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Amaryllis Bulbs

About Amaryllis

Amaryllis is a captivating flowering plant that originates from South Africa. Its large, strappy leaves and vibrant trumpet-shaped blooms make it a popular choice for indoor and outdoor gardening. Like daffodils or tulips, amaryllis plants begin as bulbs and are naturally spring blooming between late winter and mid spring. Throughout the years, and popularized in Victorian times, we began to hybridize amaryllis, creating a range of colors including various shades of red, salmon, and white, in speckled, striped and tricolor patterns. We also began to play with the bloom time, and realized that with the energy that was stored from the year before, amaryllis could be “forced” to bloom indoors, earlier in winter, aligning with the winter holidays. With this development, an exciting time began, one where we could enjoy beautifully vibrant and fresh blooms, inside our homes, during the winter months. Because of its beauty and resilience, the amaryllis was soon seen as a representation of love, romance, and beauty but also as a symbol of strength. Today, it is a popular choice in gardening and gifting as a beloved addition to the home each winter season.

When to Plant Amaryllis Bulbs

Plant amaryllis bulbs in fall for beautiful spring blooms.

Where to Plant Amaryllis Bulbs

Plant amaryllis bulbs in well-draining soil with plenty of sunlight. If planting indoors in a pot, make sure you rotate the pot for maximum sun exposure.

How to Plant Amaryllis Bulbs

Amaryllis bulbs should be planted in pots which are approximately one to two inches wider than the diameter of the bulb. Containers may be plastic or clay, but should have drainage holes in the bottom of the pot. Add a small amount of potting soil to the bottom of the pot. Center the bulb in the middle of the pot. Then add additional potting soil, firming it around the roots and bulb. Allow two inches between the bulb and the edge of the pot. The upper half of the bulb should be above the surface of the soil.

Tamp the potted bulb gently to settle it into the pot and to firm the soil. Mature amaryllis are heavy and will topple if not properly seated in the soil. Water the area well, and place the pot in a cool (60° F) location. Water sparingly until growth appears.

For waxed amaryllis bulbs: Caring for waxed amaryllis bulbs is effortless, as they need neither water nor soil. Just position the bulb in bright, indirect light. Flower stalks typically emerge within four to six weeks, sometimes even sooner, utilizing the stored carbohydrates in the ample bulb. Rotate the bulb every few days to ensure the stalk grows straight. Once the amaryllis has bloomed and the bulb has reduced in size, remove the wax by peeling it off by hand or using a razor knife. Take special care to not damage the bulb when removing the wax. Once the wax is off, plant the bulbs as explained above.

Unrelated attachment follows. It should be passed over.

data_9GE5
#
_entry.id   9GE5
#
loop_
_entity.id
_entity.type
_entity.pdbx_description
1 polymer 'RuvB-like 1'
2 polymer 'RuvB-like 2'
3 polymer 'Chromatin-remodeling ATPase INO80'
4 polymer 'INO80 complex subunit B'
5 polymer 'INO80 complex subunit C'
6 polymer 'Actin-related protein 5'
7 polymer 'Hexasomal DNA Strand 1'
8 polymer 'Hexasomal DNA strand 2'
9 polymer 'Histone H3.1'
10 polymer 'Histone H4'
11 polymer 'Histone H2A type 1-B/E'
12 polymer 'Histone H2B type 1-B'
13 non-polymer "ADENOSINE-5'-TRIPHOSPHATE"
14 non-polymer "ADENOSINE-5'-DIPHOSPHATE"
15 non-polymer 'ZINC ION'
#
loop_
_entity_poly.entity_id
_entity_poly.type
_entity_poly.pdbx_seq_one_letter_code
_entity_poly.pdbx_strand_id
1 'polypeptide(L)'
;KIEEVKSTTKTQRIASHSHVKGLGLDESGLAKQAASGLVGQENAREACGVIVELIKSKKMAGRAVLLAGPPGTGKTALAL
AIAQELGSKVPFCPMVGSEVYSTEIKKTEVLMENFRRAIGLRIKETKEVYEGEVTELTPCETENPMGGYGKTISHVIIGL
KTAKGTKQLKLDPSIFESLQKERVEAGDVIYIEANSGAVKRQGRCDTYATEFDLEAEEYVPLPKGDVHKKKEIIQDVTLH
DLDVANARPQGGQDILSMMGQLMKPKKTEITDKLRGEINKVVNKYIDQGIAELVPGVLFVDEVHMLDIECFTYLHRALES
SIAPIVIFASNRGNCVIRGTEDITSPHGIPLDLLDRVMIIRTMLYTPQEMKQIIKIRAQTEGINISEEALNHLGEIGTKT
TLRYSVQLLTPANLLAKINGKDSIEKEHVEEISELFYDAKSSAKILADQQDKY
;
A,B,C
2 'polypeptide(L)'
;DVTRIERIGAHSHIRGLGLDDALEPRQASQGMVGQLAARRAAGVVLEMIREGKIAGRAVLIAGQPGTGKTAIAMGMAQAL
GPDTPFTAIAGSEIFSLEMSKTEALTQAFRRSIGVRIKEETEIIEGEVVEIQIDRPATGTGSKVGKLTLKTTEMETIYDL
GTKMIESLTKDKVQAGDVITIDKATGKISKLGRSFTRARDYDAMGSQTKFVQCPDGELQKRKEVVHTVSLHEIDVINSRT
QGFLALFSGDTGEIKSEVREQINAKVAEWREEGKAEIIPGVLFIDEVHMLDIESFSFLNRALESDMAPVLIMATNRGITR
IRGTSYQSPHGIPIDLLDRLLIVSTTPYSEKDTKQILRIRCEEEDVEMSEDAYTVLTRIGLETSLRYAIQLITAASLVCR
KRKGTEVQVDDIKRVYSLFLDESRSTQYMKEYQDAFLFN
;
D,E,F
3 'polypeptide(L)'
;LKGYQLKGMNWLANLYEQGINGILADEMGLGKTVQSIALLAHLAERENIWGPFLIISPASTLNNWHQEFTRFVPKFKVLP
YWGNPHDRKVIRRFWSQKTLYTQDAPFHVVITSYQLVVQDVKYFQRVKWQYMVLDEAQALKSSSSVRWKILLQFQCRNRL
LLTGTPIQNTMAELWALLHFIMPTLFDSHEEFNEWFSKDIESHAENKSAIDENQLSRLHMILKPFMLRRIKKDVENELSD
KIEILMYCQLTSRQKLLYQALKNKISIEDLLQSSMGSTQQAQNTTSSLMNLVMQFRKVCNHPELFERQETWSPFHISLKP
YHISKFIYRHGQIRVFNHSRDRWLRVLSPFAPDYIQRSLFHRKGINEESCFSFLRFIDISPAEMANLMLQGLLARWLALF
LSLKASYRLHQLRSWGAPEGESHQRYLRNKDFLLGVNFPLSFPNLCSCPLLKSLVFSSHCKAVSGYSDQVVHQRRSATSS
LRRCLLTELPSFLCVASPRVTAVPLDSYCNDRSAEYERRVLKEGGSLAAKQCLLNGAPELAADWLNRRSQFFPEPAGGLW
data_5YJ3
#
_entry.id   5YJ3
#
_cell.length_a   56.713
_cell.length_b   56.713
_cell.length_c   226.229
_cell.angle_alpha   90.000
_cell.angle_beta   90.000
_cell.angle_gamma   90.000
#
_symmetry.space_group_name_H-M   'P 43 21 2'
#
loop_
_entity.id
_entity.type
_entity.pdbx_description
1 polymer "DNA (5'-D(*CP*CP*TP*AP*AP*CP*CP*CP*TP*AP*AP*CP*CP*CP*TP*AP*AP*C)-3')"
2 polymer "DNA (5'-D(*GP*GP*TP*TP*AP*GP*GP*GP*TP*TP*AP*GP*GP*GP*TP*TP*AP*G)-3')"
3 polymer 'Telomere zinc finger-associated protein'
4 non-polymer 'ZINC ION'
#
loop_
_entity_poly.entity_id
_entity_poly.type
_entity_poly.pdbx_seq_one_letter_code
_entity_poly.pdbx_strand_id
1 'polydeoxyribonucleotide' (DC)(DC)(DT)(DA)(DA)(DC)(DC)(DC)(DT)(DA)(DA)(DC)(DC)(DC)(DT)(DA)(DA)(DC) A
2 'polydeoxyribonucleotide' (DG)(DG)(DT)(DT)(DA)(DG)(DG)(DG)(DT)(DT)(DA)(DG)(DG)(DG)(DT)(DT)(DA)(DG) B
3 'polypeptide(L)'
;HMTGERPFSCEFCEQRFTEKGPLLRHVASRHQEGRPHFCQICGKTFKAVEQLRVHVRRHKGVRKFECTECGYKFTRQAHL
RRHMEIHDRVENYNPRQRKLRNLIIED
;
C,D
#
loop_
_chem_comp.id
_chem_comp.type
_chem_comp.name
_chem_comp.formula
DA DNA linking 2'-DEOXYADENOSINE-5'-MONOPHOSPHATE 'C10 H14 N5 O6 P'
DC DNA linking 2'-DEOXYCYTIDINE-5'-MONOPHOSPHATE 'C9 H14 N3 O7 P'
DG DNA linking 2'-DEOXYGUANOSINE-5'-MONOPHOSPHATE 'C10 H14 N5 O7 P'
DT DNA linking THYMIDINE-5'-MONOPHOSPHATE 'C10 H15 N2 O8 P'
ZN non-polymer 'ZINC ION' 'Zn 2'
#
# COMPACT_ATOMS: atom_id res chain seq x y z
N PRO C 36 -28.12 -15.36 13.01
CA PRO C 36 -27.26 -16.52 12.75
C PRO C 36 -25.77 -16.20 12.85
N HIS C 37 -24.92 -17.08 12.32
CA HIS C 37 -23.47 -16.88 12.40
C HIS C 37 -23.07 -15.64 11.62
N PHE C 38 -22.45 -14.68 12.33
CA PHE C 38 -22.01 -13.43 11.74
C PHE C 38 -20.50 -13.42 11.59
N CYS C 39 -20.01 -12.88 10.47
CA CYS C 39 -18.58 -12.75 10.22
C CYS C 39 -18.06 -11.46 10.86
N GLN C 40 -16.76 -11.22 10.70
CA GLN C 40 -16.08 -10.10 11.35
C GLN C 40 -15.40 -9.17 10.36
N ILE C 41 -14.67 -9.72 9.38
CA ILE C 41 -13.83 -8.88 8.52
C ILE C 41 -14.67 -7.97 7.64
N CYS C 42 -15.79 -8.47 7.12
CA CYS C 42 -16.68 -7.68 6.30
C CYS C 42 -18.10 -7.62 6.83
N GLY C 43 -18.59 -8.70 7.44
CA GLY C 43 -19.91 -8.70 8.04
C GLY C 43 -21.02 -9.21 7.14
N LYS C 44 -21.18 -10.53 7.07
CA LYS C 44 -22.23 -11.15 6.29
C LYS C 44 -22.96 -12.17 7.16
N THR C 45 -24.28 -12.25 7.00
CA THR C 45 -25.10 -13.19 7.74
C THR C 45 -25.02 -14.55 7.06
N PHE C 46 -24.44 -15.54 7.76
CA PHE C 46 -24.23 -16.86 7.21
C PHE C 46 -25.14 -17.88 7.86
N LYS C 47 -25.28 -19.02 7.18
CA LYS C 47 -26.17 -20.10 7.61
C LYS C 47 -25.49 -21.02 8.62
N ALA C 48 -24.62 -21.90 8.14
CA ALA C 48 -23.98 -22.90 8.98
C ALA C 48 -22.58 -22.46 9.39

How to Care for Amaryllis

When growth begins, water more frequently, then move the plant to a warm, sunny window and apply a water-soluble fertilizer every two to four weeks. Flowering normally occurs about six to nine weeks after potting. When the flower bud appears, turn the pot daily so that the flower-bearing stalk grows straight. The individual flowers can reach up to eight inches in diameter. When blooms fade, cut off the tubular flower stem near the top of the bulb, leaving the foliage to continue growing. Water as usual and apply a water-soluble fertilizer every four weeks. Once the danger of frost is past you may move your amaryllis bulb outdoors to your garden where it can enjoy the summer sun. Be sure to continue your fertilizer program every four weeks as this is necessary for the next round of indoor forcing. In early autumn, bring your amaryllis bulb inside and allow it to completely dry out. Cut off the dry leaves and let it "rest" for six weeks. Now repot your amaryllis bulb in new soil and start the process all over again.